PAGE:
During the scene where the five characters are talking and confessing what led to their detention, we clearly see what’s behind the stereotypes of each character. We are ushered into the characters’ labels and the kind of ideas everyone had of each other.
Brian, the brain is considered to have the perfect grades and family life. Andrew, the jock is thought to be unintelligent and less smart compared to the rest. Claire, the princess, is considered conceited and pretentious. Allison, the basket case, is termed as crazy and weird. Finally, there is Bender, the criminal who portrays a troubled child who is just rebellious.
The scene brings forth the idea of labels and stereotypes and focuses on debunking them. Common to most high school students, each character freaks at the ideas of breaking from their respective labels. If you are a townie, it’s expected for you to behave as such and not associate with another caliber of students who do not measure up to the standards that define your clique.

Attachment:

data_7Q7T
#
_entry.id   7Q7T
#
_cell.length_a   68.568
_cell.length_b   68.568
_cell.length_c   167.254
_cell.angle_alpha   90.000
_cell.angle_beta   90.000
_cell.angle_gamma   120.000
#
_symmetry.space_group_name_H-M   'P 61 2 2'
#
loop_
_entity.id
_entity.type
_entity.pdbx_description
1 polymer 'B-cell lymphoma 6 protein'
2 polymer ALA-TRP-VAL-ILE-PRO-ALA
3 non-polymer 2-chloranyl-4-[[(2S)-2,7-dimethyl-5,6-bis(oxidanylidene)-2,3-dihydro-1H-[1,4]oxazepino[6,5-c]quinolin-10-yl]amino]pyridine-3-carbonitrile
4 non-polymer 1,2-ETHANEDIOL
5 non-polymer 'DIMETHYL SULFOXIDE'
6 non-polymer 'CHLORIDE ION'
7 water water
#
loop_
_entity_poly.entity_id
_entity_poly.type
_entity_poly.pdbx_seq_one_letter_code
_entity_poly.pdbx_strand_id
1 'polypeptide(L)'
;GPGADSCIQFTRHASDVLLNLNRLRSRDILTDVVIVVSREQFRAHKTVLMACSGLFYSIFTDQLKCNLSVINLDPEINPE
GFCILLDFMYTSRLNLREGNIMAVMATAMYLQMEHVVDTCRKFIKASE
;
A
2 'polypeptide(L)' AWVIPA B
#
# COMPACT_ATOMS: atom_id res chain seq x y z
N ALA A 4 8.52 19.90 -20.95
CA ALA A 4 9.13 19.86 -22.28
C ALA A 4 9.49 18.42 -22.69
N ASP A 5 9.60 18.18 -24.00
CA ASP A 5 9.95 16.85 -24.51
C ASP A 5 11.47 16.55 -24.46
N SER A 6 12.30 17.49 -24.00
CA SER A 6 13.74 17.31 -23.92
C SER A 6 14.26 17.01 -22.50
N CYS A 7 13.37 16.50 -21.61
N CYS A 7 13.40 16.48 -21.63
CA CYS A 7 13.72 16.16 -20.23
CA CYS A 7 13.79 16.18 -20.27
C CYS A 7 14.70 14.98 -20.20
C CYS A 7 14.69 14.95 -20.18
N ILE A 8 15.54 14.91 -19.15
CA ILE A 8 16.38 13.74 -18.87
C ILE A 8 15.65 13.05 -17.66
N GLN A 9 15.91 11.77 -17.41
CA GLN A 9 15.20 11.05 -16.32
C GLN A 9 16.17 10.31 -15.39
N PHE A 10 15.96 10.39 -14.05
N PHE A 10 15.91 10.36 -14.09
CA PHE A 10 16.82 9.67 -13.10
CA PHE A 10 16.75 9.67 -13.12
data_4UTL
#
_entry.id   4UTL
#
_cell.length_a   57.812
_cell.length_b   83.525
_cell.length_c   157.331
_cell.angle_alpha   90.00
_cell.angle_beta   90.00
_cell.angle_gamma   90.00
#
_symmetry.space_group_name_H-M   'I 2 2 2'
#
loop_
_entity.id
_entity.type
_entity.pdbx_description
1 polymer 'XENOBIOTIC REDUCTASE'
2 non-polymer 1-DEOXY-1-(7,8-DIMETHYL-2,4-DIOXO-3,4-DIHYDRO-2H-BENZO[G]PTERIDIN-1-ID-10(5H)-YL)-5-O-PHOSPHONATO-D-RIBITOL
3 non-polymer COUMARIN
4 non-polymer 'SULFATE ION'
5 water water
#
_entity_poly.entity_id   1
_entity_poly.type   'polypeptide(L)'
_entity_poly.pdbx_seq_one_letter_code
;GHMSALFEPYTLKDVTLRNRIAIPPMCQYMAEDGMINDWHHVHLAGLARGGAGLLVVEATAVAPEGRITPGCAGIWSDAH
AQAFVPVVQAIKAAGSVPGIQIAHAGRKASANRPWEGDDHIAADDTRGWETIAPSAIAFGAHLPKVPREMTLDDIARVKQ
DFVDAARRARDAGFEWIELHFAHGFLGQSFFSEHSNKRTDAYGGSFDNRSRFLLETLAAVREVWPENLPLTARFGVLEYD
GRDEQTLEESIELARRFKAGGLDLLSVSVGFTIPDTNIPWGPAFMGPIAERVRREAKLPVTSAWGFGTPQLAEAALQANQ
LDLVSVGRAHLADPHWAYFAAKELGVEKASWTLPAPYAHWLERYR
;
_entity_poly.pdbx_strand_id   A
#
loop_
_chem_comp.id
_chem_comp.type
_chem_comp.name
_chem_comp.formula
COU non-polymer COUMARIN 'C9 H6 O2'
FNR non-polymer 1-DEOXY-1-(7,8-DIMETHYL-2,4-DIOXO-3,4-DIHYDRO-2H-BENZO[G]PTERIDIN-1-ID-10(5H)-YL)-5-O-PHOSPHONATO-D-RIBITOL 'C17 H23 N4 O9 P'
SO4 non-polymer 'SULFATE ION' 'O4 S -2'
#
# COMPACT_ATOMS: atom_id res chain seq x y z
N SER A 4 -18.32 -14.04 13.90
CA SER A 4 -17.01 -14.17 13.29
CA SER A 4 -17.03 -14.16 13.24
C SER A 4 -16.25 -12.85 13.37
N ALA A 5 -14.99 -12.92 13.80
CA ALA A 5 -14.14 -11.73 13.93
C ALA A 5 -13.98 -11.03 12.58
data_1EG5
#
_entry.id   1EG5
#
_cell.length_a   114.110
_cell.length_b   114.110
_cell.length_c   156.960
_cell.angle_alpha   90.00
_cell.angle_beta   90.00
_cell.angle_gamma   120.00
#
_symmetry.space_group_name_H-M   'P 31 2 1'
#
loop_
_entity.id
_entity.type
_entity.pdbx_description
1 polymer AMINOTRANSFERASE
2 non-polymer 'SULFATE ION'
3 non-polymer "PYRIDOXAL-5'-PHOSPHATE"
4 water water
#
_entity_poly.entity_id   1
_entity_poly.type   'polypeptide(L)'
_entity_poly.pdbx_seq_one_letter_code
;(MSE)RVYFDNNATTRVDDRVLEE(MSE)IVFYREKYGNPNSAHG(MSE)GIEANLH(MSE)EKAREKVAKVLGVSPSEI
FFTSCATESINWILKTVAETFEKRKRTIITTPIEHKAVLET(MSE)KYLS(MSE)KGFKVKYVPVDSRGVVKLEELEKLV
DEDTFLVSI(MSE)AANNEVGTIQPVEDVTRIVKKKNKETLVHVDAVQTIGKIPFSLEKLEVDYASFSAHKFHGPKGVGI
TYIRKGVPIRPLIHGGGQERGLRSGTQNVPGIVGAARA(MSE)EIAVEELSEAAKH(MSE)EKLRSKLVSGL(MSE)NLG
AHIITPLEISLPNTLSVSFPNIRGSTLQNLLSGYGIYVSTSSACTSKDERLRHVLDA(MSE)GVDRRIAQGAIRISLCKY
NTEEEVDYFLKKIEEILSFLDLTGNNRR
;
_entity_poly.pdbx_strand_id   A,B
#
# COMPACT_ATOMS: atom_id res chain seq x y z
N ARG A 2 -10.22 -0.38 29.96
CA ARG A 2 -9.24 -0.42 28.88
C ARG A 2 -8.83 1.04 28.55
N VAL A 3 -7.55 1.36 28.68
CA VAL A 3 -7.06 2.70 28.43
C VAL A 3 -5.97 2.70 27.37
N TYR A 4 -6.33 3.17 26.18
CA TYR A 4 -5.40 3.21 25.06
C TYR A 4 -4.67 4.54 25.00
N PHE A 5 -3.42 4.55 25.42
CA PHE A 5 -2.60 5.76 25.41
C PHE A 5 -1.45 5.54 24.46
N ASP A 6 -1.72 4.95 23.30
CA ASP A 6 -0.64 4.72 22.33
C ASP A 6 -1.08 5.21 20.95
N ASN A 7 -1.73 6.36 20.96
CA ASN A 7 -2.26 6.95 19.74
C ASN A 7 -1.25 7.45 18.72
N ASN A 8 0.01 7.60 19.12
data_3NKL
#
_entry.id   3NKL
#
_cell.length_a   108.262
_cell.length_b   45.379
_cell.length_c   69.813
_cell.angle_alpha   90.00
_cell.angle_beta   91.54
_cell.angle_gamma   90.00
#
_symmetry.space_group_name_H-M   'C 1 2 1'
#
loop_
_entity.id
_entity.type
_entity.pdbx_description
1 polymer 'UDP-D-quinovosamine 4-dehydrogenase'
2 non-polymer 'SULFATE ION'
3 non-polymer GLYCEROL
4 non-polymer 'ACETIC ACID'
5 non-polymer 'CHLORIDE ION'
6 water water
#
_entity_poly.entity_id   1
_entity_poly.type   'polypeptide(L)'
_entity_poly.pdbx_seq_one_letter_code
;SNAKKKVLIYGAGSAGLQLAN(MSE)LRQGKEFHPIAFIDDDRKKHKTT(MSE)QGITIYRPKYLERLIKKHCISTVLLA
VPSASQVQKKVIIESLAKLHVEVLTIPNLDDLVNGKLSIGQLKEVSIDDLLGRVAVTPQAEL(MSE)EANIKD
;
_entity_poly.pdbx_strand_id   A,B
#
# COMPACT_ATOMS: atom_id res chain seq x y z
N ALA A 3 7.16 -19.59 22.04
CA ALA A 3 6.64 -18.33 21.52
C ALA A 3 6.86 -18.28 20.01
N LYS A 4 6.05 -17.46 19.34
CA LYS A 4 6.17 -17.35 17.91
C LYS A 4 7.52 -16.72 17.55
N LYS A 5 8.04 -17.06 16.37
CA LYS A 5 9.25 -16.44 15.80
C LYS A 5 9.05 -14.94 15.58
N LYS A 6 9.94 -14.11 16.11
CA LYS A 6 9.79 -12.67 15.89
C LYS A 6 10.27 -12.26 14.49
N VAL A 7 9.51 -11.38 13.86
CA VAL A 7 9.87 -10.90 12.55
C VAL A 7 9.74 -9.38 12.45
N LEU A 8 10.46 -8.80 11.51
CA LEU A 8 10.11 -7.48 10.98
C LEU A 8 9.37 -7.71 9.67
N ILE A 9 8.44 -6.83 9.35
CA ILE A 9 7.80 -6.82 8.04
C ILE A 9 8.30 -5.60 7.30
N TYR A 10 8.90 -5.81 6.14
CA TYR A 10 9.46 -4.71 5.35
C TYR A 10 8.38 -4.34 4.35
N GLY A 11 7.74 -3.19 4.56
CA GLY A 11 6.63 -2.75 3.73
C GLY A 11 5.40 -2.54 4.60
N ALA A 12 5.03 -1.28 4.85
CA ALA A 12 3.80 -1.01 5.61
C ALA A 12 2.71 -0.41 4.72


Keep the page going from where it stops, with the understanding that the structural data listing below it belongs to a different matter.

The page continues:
Claire displays this clearly in the movie when she explains how she will ignore her fellow detainees later. Her image doesn’t associate with the basket cases, and brains and she has to live up to the standard. Brian must also live up to his brain label, and people can’t find out that he is failing woodshop. The film perfectly highlights the undue pressures created by the high school labels.
The Breakfast Club also touches on the topic of pressure in high school. Brian was detained because of possessing a gun that accidentally went off. We are meant to understand that he was planning to shoot himself because of his failing grade. As a brain, Brian is under so much pressure to maintain passing grades, and that’s what identifies them.